Mixed opinions on college affordability

New Mexico was one of nine states that decided to cut higher education spending dramatically (more than 30 percent per student) between 2008 and 2018, according to a report from the Center on Budget and Policy Priorities.

Between 2008 and 2018, average tuition prices have grown by 38 percent, outgrowing the national average of 36 percent, the report said.

The College Affordability Fund was enacted in 1996 as a need-based financial aid resource for students from low-income families. In the years following the recession, the legislature dipped into several permanent funds in order to fund services like public education, health care, and public safety. The fund was completely drained last year and will not have any more money until the legislature approves it.

“The purpose of the College Affordability Act is to encourage New Mexico students with financial needs to attend and complete educational programs at public postsecondary educational institutions in New Mexico,” said Dan Ware, communications director for the New Mexico Department of Higher Education.

The fund provides tuition assistance to New Mexico residents who have been out ofschool for more than a year and are not eligible for other scholarships or grants provided by the state, such as the New Mexico Legislative Lottery Scholarship. Award recipients can receive up to $1,000 per semester, depending on financial need. The grant is for a period of one year and may be renewed on an annual basis or until the student graduates with a bachelor’s degree from an eligible institution.

To be eligible for the College Affordability Grant, students must be New Mexico residents, enrolled at least half time as undergraduate students at a New Mexico public college or university or tribal college, demonstrate financial need as determined by the eligible college or university, and have completed a high school diploma or high school equivalency credential. Students can obtain application instructions through their university’s financial aid office.

According to New Mexico Voices for Children, inadequate public investment in higher education over the last decade has contributed to the rise in college tuition. In most cases, this leaves students with little to no choice but to accumulate more debt or quit college. This problem is especially more serious for minority and low-income students, according to the organization.

“Pushing the cost of a college education onto students and their families will not make our state stronger,” said James Jimenez, executive director of New Mexico Voices for Children. “Only by adequately investing in higher education will we be able to create a New Mexico in which everyone has the opportunity to succeed.”

Due to slow income growth in the U.S., the issue has become worse. The fact that the cost of a college education in New Mexico eats a small share of the average household income causes trouble for black and Hispanic families, said Jimenez.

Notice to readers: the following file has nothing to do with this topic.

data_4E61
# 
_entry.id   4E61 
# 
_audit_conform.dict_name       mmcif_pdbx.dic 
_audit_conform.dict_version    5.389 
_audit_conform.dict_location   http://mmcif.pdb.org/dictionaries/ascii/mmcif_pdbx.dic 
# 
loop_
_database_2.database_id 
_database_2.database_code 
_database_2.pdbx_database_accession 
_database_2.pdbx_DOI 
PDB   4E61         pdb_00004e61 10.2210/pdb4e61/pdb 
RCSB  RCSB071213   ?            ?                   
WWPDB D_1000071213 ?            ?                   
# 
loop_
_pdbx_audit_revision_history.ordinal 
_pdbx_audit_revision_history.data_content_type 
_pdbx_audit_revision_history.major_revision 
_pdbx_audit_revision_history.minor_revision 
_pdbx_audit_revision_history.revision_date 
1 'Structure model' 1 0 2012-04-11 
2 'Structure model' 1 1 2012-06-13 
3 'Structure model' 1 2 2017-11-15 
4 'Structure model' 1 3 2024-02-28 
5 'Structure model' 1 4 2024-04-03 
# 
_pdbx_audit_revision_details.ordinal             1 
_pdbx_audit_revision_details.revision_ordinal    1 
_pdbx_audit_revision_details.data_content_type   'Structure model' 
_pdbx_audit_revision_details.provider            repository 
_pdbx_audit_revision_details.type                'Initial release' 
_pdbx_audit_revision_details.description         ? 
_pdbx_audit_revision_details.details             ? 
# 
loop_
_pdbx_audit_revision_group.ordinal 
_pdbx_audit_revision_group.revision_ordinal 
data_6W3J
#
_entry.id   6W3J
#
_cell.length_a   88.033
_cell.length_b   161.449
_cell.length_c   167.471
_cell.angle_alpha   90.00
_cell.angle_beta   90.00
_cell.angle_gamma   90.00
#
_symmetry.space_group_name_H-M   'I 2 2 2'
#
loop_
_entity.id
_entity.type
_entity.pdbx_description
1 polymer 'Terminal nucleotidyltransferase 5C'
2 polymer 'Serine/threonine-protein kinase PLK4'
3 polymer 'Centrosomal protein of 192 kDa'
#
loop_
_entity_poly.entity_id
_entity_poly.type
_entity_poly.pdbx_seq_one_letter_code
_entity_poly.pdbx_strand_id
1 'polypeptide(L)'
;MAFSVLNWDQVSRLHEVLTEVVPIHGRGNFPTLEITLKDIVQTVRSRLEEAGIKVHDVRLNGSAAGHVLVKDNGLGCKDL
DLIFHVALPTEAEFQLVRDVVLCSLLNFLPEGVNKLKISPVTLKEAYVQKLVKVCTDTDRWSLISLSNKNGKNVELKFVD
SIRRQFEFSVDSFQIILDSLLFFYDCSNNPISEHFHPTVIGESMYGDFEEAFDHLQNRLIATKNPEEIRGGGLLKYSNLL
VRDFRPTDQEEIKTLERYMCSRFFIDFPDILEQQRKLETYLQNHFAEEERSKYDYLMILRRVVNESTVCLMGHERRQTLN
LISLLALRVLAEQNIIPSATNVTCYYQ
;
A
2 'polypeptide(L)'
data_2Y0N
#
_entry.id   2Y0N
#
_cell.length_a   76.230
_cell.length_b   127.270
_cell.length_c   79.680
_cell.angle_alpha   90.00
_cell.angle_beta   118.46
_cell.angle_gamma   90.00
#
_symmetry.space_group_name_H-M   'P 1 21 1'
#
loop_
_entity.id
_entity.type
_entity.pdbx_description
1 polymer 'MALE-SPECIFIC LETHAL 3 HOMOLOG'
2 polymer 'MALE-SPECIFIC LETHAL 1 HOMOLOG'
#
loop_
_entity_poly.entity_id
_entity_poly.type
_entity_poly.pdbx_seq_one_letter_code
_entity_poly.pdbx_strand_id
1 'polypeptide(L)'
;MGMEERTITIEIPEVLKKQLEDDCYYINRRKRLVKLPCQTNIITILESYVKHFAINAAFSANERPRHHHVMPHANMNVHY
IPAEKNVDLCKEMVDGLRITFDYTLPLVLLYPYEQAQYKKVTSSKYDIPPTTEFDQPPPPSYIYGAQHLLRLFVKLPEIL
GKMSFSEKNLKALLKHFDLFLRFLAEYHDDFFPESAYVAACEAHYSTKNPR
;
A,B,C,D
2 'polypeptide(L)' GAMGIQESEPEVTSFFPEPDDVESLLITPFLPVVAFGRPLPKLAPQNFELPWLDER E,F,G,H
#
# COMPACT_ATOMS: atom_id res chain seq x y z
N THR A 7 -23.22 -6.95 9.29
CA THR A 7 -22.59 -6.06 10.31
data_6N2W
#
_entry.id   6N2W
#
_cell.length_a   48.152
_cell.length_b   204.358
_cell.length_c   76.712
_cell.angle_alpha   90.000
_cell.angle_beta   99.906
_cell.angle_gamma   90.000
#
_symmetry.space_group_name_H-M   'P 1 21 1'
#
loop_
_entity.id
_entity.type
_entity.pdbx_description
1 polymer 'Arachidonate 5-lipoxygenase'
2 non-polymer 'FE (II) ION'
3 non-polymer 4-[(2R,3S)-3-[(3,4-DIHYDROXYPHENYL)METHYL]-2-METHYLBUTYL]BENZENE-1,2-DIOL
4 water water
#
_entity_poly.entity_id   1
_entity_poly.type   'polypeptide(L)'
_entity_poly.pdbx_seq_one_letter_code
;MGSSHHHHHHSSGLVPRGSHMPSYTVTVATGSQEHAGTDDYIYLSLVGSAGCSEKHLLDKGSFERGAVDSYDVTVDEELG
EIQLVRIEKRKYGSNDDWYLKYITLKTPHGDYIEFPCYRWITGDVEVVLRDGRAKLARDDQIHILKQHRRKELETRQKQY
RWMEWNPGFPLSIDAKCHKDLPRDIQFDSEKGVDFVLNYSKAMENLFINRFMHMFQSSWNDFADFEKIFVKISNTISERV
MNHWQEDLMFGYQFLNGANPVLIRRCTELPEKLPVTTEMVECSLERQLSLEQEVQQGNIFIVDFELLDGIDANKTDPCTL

“To succeed in tomorrow’s economy; New Mexico must strengthen its future workforce by investing today in higher education. We can only do that by ensuring we are raising enough revenue,” said Jimenez.

Federal and state financial aid has failed to bridge the gap created by the rising tuition and stagnant incomes, said Michael Mitchell, senior policy analyst at CBPP. The lottery scholarship only covers a portion of tuition, and the College Affordability Fund was sapped due to budget shortages somewhere else.

Plateauing sales of lottery tickets, more students becoming available for the lottery, and increased tuition means that the Lottery Scholarship does not cover as much student tuition.

“More students paying more tuition out of a scholarship fund that does not have more money means something’s got to give. We advocated on making the lottery scholarship need-based, but the legislature has always been against that. Instead, it increased requirements slightly and decreased the amount of money students get. This has made it much harder for students from low-income families to get the assistance they need in order to attend school,” said Kayne.

According to Ware, a Senate bill passed this year changed the scholarship from a percentage of average tuition to a flat award based on the type of institution. The passage of the bill also saw a decline in Lottery-eligible enrollment and a $4 million special appropriation to the Lottery Tuition Fund.

“Consequently, the scholarship increased for Fiscal Year ‘19, covering 75-80 percent of tuition, depending on where a student is enrolled.It is important to note that the Lottery Scholarship has never supported the full cost of attendance – only tuition. The Lottery Scholarship remains one of the best state-supported scholarships in the nation. New Mexico students graduate with historically low levels of debt, consistently number one to two in the nation.”

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  Eastern New  Mexico University's student publication of The Chase is a member of the Associated Collegiate Press.



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